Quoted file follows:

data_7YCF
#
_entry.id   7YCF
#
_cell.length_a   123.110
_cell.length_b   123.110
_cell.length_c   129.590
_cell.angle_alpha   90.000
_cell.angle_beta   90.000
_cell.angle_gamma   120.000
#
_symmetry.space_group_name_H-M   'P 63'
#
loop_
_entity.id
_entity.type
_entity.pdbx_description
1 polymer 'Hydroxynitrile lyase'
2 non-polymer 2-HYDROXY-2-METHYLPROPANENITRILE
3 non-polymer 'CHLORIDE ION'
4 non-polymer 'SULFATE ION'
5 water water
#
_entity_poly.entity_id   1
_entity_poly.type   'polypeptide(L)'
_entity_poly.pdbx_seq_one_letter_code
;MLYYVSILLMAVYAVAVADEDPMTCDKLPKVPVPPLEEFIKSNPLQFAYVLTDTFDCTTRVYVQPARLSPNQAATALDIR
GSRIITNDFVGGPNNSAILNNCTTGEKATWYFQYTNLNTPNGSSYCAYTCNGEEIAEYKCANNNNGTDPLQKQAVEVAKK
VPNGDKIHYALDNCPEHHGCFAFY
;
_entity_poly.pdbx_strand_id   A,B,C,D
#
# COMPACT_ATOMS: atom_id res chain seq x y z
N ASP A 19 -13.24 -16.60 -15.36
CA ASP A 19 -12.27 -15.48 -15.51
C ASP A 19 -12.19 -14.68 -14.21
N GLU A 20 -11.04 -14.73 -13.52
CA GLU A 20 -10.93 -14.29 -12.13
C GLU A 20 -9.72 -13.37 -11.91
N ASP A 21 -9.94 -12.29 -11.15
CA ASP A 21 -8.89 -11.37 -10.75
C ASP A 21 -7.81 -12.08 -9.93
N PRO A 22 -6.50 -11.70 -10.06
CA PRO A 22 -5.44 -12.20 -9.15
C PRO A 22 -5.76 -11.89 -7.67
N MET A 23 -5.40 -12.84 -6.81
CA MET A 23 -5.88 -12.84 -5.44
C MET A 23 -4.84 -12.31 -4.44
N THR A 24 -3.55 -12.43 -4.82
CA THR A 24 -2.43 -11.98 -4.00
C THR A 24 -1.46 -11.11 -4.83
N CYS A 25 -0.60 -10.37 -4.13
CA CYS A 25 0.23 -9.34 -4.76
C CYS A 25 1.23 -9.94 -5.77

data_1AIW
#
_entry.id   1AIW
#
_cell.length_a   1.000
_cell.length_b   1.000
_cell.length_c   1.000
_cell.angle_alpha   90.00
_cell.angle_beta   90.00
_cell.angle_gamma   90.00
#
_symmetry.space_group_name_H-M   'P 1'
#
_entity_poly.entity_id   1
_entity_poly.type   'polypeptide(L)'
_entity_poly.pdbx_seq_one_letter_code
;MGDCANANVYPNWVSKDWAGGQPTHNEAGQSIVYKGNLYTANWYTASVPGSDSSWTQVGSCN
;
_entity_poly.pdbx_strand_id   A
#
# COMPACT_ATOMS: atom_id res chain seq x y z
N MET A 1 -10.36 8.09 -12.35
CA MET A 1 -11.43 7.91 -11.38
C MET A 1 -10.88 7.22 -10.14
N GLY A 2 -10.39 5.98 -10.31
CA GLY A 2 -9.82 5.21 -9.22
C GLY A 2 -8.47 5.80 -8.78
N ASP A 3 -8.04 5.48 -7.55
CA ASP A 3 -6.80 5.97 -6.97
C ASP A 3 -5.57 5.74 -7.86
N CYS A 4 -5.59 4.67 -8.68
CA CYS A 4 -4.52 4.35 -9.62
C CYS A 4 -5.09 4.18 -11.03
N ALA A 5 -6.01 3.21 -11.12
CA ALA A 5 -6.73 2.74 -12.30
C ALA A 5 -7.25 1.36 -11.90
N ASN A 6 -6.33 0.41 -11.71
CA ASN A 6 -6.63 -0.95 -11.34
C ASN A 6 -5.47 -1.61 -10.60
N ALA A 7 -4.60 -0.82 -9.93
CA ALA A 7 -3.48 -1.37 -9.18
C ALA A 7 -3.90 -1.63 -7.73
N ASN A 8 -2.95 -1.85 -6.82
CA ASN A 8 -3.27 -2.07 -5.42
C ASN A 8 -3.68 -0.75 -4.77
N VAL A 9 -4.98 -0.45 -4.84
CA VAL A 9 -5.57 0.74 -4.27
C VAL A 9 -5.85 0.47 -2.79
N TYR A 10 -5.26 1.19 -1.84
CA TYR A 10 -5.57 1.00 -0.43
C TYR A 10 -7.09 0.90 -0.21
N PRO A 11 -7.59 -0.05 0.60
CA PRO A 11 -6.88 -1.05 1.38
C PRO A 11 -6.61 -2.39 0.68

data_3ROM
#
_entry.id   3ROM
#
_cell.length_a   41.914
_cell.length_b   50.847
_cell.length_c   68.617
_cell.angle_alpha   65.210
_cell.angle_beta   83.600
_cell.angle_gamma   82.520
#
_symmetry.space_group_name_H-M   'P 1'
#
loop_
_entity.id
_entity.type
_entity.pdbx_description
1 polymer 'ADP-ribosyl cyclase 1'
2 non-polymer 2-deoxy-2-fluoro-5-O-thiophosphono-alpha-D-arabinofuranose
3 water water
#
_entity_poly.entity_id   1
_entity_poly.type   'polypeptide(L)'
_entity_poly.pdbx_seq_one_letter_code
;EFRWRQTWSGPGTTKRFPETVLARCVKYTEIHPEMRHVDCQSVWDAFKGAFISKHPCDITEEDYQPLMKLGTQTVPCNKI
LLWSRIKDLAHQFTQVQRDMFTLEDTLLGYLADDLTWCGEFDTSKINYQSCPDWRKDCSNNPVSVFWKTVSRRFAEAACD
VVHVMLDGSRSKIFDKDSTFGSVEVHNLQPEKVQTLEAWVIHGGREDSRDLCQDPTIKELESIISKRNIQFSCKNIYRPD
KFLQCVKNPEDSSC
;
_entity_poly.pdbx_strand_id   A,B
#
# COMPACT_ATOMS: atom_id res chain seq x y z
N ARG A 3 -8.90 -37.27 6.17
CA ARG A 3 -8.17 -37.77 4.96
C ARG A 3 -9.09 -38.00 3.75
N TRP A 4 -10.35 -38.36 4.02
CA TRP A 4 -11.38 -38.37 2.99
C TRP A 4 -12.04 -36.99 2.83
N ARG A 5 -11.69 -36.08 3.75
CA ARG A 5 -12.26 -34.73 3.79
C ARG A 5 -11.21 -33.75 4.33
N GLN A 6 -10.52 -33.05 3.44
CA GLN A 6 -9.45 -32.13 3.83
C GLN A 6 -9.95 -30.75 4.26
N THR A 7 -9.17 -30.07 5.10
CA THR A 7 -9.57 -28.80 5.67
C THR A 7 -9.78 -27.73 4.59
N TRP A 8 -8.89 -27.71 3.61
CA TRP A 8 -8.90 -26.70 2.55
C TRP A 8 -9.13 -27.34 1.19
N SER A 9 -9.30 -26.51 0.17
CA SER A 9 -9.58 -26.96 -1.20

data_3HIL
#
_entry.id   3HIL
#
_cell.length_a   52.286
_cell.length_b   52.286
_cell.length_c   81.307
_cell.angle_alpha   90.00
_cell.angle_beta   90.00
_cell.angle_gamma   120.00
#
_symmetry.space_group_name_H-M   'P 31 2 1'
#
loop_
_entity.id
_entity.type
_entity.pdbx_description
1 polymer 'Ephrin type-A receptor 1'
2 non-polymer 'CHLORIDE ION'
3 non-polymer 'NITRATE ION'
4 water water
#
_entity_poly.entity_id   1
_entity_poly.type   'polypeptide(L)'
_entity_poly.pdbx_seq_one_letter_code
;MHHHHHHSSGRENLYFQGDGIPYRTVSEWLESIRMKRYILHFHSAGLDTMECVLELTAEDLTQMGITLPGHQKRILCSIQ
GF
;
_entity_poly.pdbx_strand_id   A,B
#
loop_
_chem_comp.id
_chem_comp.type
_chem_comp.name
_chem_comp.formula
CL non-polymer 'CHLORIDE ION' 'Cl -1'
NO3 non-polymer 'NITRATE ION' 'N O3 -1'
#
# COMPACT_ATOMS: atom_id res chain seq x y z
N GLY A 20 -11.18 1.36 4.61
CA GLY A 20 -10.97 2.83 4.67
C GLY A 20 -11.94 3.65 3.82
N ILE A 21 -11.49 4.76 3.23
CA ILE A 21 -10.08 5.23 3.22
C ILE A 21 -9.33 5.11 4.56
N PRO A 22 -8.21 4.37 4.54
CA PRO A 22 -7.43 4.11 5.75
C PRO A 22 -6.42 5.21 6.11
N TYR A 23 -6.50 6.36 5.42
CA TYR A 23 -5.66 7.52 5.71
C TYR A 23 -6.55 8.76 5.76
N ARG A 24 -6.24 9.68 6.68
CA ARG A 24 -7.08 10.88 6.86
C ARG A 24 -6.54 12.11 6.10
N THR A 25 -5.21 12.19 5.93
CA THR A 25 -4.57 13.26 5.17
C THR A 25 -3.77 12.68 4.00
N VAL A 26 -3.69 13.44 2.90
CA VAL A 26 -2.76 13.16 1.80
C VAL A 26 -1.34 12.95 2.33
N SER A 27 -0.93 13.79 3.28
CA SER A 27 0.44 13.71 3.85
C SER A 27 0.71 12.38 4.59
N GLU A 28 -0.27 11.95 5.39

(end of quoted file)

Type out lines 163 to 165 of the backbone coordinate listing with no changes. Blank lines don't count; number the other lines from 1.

_entry.id   3HIL
#
_cell.length_a   52.286